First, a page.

The collection for Waterperry Gardens includes 20 pieces of individually-designed, hand-made mosaic pendants and earrings on silver-plated, nickel-free bases with chains in tones of silver, gold, copper, turquoise and blue.
During the summer, some of Sarah’s creations were on display at Syon House, the 16th century west London house and grounds noted for the work of Capability Brown and Robert Adam, and in September she was one of 100 exhibitors in the first Borough of Ealing Art Trail. The art trail is a type of event increasingly popular in London: artists open their homes and studios to visitors on a couple of weekends. “The advantage is that people can see the work in context, how it can be in the garden or home,” says Sarah.
With a fellow artist, Dianne Preston who specialises in papier-mâché work, Sarah showed works from April to September at Chilstone Gardens in Kent. Based near Tunbridge Wells, Chilstone promotes handmade garden ornaments and architectural stonework. At the 2016 Chelsea Flower Show, Chilstone’s Meningitis Now Futures Garden won the Royal Horticultural Society People’s Choice award for artisan gardens and the Silver-Gilt RHS Medal. Sarah and Dianne will be back at Chilstone in 2017.
A professional member of the British Association for Modern Mosaic, Sarah is based full time at her studio on Johnsons Island at Brentford, west London, a spot which has an important place in the history of waterways trade in England. The tiny island originally formed part of Isambard Brunel’s Brentford Dock, and housed the office of the station master and lock keeper.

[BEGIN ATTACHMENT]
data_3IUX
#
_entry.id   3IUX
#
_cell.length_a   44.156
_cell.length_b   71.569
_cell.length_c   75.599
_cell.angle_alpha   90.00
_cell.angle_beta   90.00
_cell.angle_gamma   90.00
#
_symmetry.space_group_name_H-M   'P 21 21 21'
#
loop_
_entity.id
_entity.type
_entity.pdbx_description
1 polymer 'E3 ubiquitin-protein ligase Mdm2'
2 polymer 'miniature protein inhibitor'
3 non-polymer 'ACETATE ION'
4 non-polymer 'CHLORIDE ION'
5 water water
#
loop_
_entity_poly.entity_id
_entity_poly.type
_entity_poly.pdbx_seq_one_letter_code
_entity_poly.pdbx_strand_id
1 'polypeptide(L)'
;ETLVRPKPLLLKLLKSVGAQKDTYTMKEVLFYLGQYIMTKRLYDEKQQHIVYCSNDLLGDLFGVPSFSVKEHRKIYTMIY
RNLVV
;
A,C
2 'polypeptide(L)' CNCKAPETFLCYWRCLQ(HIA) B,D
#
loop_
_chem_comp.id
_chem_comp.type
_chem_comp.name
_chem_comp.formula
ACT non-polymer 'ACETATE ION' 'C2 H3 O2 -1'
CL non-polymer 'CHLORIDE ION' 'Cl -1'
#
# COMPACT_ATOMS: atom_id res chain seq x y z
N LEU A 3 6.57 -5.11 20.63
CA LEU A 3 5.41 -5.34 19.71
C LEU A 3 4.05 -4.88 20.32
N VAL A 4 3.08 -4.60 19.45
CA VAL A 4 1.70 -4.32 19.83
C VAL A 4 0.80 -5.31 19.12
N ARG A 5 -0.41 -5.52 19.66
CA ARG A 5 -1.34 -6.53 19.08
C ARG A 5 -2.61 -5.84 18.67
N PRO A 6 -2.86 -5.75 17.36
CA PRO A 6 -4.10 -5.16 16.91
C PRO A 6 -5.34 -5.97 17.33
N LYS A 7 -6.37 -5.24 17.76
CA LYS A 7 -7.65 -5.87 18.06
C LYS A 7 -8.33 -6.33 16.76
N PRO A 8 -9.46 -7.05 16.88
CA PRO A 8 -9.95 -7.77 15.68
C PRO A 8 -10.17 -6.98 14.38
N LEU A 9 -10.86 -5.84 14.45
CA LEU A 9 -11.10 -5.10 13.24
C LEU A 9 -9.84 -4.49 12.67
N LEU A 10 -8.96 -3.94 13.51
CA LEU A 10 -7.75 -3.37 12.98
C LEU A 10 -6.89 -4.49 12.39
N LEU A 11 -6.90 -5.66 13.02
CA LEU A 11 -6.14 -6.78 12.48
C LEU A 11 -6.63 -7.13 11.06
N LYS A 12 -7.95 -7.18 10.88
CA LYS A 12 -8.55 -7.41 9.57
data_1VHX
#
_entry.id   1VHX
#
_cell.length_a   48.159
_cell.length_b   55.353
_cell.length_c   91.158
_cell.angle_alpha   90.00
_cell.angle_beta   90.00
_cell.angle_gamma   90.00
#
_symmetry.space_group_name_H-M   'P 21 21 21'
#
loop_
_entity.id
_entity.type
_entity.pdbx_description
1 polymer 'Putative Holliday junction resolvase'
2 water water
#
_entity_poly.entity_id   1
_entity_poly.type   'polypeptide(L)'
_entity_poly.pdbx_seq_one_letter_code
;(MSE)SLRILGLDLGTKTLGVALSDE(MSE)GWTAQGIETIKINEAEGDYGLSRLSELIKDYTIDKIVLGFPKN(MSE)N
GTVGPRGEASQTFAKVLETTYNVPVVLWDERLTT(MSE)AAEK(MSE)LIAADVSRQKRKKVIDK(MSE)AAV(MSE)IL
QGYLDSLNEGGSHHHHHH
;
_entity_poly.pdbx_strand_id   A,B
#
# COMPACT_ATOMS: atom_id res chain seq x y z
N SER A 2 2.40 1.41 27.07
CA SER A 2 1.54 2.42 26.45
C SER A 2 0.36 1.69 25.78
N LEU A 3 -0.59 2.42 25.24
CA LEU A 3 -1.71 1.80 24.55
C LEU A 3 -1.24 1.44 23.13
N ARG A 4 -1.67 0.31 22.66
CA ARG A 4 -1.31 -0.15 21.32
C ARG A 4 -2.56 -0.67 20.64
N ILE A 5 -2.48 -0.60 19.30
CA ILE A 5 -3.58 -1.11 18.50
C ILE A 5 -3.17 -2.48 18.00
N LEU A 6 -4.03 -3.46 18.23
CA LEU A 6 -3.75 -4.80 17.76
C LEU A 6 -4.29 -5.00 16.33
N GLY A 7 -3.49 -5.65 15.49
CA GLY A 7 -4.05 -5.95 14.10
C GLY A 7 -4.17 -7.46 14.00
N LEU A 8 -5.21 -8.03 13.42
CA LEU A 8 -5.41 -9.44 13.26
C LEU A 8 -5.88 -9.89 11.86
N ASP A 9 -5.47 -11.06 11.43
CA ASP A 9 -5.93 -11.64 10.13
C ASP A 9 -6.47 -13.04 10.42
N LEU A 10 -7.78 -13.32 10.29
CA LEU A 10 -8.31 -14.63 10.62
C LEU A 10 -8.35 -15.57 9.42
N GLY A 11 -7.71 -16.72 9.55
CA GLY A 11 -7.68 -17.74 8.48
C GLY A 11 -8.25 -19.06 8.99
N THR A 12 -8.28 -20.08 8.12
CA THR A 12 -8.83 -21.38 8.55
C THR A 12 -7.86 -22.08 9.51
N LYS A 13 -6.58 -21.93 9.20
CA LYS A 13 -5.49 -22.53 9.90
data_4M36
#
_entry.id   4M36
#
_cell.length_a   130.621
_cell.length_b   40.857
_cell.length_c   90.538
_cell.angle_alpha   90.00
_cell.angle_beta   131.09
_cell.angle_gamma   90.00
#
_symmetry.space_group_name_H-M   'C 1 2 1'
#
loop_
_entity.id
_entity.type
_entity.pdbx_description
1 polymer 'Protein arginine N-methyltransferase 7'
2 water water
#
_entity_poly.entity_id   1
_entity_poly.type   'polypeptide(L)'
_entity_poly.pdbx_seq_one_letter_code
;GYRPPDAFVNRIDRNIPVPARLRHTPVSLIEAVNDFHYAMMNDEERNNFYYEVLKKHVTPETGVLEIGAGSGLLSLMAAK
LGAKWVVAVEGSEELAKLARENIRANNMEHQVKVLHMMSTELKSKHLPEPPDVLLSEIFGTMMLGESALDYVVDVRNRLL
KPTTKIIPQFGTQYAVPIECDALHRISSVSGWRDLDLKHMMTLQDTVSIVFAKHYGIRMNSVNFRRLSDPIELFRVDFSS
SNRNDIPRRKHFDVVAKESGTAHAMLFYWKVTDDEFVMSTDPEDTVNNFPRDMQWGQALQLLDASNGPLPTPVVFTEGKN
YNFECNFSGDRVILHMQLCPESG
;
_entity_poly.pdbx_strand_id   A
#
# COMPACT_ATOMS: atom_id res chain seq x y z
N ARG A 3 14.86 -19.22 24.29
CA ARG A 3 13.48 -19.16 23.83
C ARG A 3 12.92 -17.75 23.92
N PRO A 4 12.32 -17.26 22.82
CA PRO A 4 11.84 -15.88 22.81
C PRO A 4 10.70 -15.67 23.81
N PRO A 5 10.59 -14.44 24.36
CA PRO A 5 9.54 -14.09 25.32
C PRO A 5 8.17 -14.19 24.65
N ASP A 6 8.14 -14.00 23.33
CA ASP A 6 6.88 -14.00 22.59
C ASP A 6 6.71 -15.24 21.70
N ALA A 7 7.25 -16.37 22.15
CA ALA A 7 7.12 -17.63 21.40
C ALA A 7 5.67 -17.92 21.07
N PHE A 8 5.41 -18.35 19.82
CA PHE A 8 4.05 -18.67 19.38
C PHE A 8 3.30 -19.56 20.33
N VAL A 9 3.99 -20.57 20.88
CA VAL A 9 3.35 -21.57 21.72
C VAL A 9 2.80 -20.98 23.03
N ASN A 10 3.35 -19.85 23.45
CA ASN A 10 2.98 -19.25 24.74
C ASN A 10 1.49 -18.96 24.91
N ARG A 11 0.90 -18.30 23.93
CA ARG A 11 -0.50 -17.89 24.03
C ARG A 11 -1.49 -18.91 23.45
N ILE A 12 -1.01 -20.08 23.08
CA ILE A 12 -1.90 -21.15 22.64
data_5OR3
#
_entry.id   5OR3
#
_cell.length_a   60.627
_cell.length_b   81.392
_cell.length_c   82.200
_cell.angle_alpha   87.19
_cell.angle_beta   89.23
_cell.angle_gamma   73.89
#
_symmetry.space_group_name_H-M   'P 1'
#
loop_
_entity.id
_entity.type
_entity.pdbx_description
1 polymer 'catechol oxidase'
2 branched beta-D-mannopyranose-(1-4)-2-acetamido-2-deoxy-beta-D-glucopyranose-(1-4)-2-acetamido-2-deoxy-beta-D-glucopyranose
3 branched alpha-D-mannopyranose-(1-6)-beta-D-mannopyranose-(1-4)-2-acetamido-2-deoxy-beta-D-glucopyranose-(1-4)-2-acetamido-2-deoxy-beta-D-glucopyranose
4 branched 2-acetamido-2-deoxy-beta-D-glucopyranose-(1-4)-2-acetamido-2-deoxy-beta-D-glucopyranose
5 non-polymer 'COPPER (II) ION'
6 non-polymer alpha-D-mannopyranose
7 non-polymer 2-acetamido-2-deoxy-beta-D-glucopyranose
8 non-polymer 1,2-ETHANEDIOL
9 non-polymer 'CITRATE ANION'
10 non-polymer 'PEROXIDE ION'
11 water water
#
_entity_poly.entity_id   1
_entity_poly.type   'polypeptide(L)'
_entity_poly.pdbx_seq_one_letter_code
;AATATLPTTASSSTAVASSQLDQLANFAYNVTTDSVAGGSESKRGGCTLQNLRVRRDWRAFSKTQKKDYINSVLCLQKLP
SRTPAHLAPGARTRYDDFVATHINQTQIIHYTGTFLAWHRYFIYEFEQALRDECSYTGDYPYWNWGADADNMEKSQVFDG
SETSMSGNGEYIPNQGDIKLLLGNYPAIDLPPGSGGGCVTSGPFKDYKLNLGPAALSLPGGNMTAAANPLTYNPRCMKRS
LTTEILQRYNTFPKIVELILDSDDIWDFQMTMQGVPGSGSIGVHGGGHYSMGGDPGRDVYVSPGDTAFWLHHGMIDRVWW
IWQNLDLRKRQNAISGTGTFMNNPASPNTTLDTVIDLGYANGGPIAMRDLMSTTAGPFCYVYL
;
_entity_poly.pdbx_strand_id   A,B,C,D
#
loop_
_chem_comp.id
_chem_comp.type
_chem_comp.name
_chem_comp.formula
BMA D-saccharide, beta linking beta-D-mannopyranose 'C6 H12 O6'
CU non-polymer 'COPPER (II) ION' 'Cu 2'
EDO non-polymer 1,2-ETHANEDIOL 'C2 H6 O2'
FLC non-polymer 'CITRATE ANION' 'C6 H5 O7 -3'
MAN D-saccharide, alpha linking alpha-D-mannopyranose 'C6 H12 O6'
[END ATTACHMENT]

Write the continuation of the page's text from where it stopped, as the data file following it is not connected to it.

Johnsons Island lies next to the first lock linking the Thames to the Grand Union Canal and is joined to “the mainland” by a small footbridge behind the Brewery Tap pub on Catherine Wheel Road. It is now home to 16 studios including those of Sarah Stanley and Dianne Preston and a small gallery. According to the website www.johnsonsislandartists.com “it is a magical, creative space – where history, art and nature are woven together, as Samuel Pepys would agree when he sailed past for an illicit assignation with the Brentford lady in 1660.”
Among her many commitments, Sarah is a founder member of Johnsons Island Artists and the Made In Ealing exhibiting group. Johnsons Island open studio exhibitions are twice a year, with the next being November 25-27 2016.
Present at the Glaziers Hall at a neighbouring table was Barbara Jorgensen, who drew admiring comments for her ultra-slim vases ideal to hold just a few stems or even dried grass – a feature which makes flower arrangement easy for anyone. In this way, the handmade stoneware ceramics are both functional and decorative.
Added beauty for Barbara’s vases is endowed during the oxide preparation, as grass or cow parsley is pressed into the sides to pick out a natural design, the process giving every piece an individuality. Of the technique, “the simplicity is, it just does its own thing,” says Barbara modestly. “You can make them [the vases] into something quite exotic with very little.”